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  • Samuel at Gilgal

    This year I will be sharing brief excerpts from the articles, sermons, and books I am currently reading. My posts will not follow a regular schedule but will be published as I find well-written thoughts that should be of interest to maturing Christian readers. Whenever possible, I encourage you to go to the source and read the complete work of the author.

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A NEW SOUL

G. K. ChestertonG. K. Chesterton:

The object of a New Year is not that we should have a new year. It is that we should have a new soul.

 

The Object Of The New Year

Quoting Gilbert Keith G. K. Chesterton:

The object of a New Year is not that we should have a new year. It is that we should have a new soul and a new nose; new feet, a new backbone, new ears, and new eyes. Unless a particular man made New Year resolutions, he would make no resolutions. Unless a man starts afresh about things, he will certainly do nothing effective. Unless a man starts on the strange assumption that he has never existed before, it is quite certain that he will never exist afterwards. Unless a man be born again, he shall by no means enter into the Kingdom of Heaven.

The Materialistic Mind

Gilbert Keith Chesterton, (b. 29 May 1874 – d....

G. K. Chesterton

G. K. Chesterton believed that materialism caused human beings to lose contact with their own common sense and everyday experience as material and spiritual beings. He saw materialism as a species of madness. A madman may think himself a goat, although the differences between a man and a goat are obvious. The materialist trys to reduce all human thought to chemical reactions in the brain. This does not explain, however, man’s keen desire to understand the meaning and purpose of life beyond fulfilling his basic needs. A man’s life cannot be reduced to a few simple causes and effects. According to Dr. Benjamin Wiker:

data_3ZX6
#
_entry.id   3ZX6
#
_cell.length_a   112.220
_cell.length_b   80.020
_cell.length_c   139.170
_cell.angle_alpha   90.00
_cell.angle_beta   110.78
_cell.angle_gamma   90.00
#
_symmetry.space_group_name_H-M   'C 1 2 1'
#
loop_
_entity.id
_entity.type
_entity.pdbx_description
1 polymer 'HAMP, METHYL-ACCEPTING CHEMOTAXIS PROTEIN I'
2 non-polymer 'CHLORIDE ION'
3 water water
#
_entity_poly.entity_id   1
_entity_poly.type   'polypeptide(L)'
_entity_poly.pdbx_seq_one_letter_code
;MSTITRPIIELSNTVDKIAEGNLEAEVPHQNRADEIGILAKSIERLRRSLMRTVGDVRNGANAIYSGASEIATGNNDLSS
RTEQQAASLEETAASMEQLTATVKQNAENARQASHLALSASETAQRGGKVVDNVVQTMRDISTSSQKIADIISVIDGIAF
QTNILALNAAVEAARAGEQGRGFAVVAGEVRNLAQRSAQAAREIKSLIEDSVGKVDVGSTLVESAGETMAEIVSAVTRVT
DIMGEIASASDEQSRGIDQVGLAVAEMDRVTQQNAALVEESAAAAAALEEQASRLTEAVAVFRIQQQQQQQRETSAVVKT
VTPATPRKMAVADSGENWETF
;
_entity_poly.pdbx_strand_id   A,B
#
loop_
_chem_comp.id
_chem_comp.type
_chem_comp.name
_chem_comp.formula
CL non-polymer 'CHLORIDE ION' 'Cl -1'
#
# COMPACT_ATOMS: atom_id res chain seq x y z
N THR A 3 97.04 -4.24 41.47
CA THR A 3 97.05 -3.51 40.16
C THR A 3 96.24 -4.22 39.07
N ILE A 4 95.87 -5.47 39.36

We have a strange prejudice nowadays—perhaps it is really a superstition—that truth is a function of time, i.e., that being later in time and truer are more or less identical, as if the best way to avoid error is to hold off being born as long as possible. . . .

Both insanity and materialism suffer a fateful contraction of reality, and both share “the strongest and most unmistakable mark of madness,” to wit, the “combination between a logical completeness and a spiritual contraction.” That combination is a perfect expression of many of the most eminent of our modern secular theories: their rejection of God and the soul allows them to posit that everything can be reduced to a few simple, physical causes.

Against this, Chesterton wisely declared that, “As an explanation of the world, materialism has a sort of insane simplicity. It has just the quality of a madman’s argument; we have at once the sense of it covering everything and the sense of it leaving everything out”. . . .

The key to living sanely, Chesterton says, is to realize that we live in a world that is larger than our grasp, a far grander cosmos than we can ever fully understand, one given to us by a God who is wiser and far more benevolent than we can comprehend. Against the notion that we understand everything, if we are honest, we find that our everyday lives are shot full of mystery. . . . For Chesterton, we must humbly and gratefully take things as we find them and accept the mysteries as gifts from God, rather than try to deny them by some entirely lucid but simplistic theory.

Read more here. . . .

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